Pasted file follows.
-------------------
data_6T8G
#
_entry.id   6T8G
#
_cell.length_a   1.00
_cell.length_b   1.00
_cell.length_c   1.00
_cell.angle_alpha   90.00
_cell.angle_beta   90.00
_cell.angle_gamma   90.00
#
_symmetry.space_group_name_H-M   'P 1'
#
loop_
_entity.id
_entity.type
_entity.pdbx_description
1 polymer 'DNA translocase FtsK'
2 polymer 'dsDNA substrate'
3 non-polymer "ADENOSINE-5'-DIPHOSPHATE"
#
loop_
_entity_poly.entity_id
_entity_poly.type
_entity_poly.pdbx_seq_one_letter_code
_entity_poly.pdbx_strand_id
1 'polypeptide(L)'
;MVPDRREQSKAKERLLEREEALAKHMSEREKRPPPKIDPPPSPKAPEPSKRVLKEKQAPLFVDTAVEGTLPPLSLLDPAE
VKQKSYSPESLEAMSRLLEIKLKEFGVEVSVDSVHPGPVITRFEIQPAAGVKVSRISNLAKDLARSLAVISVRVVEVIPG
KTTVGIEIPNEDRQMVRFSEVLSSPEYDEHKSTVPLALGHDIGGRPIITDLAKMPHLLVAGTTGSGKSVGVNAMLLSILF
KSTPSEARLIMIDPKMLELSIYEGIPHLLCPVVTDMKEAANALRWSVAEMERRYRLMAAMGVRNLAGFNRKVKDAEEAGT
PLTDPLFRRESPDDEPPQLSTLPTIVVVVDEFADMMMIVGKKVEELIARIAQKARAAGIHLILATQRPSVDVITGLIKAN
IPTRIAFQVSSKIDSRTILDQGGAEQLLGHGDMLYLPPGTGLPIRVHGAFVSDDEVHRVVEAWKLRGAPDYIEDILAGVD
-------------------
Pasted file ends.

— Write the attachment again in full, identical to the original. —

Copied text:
data_6T8G
#
_entry.id   6T8G
#
_cell.length_a   1.00
_cell.length_b   1.00
_cell.length_c   1.00
_cell.angle_alpha   90.00
_cell.angle_beta   90.00
_cell.angle_gamma   90.00
#
_symmetry.space_group_name_H-M   'P 1'
#
loop_
_entity.id
_entity.type
_entity.pdbx_description
1 polymer 'DNA translocase FtsK'
2 polymer 'dsDNA substrate'
3 non-polymer "ADENOSINE-5'-DIPHOSPHATE"
#
loop_
_entity_poly.entity_id
_entity_poly.type
_entity_poly.pdbx_seq_one_letter_code
_entity_poly.pdbx_strand_id
1 'polypeptide(L)'
;MVPDRREQSKAKERLLEREEALAKHMSEREKRPPPKIDPPPSPKAPEPSKRVLKEKQAPLFVDTAVEGTLPPLSLLDPAE
VKQKSYSPESLEAMSRLLEIKLKEFGVEVSVDSVHPGPVITRFEIQPAAGVKVSRISNLAKDLARSLAVISVRVVEVIPG
KTTVGIEIPNEDRQMVRFSEVLSSPEYDEHKSTVPLALGHDIGGRPIITDLAKMPHLLVAGTTGSGKSVGVNAMLLSILF
KSTPSEARLIMIDPKMLELSIYEGIPHLLCPVVTDMKEAANALRWSVAEMERRYRLMAAMGVRNLAGFNRKVKDAEEAGT
PLTDPLFRRESPDDEPPQLSTLPTIVVVVDEFADMMMIVGKKVEELIARIAQKARAAGIHLILATQRPSVDVITGLIKAN
IPTRIAFQVSSKIDSRTILDQGGAEQLLGHGDMLYLPPGTGLPIRVHGAFVSDDEVHRVVEAWKLRGAPDYIEDILAGVD